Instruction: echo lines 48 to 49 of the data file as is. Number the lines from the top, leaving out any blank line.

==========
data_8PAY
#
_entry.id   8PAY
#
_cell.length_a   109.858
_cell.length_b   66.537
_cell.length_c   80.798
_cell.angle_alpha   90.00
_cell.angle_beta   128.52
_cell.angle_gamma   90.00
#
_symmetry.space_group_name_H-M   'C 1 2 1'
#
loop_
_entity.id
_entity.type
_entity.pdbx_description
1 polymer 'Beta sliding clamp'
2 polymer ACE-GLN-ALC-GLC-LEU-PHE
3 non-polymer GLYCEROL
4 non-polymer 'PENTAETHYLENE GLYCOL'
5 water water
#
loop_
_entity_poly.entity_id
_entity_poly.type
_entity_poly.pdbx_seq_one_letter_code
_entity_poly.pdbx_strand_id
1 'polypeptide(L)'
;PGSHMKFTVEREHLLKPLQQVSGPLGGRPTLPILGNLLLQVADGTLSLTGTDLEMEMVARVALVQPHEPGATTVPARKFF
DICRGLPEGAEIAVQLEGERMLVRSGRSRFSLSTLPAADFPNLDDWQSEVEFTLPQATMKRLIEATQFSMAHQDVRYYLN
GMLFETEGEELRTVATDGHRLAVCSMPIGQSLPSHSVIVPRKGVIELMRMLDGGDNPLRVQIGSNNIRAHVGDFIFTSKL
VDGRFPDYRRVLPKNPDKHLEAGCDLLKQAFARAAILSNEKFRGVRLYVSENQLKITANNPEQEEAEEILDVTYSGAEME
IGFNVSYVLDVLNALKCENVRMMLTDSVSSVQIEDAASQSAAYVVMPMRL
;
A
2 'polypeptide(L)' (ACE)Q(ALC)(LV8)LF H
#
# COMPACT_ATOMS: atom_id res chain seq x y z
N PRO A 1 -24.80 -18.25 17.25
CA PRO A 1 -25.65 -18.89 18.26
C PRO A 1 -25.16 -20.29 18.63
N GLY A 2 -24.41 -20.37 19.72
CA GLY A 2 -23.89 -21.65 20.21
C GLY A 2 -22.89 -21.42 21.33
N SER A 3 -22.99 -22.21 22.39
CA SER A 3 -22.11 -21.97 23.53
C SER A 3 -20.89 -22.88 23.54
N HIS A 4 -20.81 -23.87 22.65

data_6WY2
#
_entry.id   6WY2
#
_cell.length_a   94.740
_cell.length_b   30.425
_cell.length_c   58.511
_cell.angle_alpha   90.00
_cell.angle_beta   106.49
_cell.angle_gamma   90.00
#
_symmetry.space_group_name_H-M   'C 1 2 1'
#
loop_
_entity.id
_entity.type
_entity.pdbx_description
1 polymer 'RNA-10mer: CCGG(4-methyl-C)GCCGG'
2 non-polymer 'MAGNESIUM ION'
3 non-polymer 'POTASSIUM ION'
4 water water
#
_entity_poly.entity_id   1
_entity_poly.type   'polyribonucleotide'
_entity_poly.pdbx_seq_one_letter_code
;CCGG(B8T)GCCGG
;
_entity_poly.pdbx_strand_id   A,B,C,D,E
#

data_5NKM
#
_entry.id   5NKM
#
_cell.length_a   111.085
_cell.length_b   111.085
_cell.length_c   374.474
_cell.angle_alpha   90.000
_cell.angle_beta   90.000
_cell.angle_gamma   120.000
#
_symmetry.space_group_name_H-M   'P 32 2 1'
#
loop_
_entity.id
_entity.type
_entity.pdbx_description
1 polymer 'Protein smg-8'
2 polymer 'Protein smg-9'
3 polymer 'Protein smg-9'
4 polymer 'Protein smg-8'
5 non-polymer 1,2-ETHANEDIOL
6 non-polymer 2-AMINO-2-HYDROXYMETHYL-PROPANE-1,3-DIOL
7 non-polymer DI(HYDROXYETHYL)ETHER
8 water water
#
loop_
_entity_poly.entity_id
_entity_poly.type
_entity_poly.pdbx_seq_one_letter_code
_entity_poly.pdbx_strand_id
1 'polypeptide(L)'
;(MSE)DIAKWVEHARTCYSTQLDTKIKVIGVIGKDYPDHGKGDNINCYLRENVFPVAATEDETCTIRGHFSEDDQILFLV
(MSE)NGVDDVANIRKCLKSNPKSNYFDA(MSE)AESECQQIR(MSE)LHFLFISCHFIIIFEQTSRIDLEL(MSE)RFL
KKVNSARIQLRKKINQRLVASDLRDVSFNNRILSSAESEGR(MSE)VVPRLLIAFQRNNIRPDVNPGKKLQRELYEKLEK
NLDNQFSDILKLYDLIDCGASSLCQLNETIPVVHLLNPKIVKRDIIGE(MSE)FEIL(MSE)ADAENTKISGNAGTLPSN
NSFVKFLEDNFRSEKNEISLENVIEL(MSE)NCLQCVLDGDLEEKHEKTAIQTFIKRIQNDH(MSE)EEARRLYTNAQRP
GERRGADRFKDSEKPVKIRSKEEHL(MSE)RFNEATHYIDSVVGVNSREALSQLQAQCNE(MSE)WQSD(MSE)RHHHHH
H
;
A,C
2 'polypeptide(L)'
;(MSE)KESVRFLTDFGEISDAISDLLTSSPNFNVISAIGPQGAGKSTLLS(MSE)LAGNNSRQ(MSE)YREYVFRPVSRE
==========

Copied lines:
C SER A 3 -20.89 -22.88 23.54
N HIS A 4 -20.81 -23.87 22.65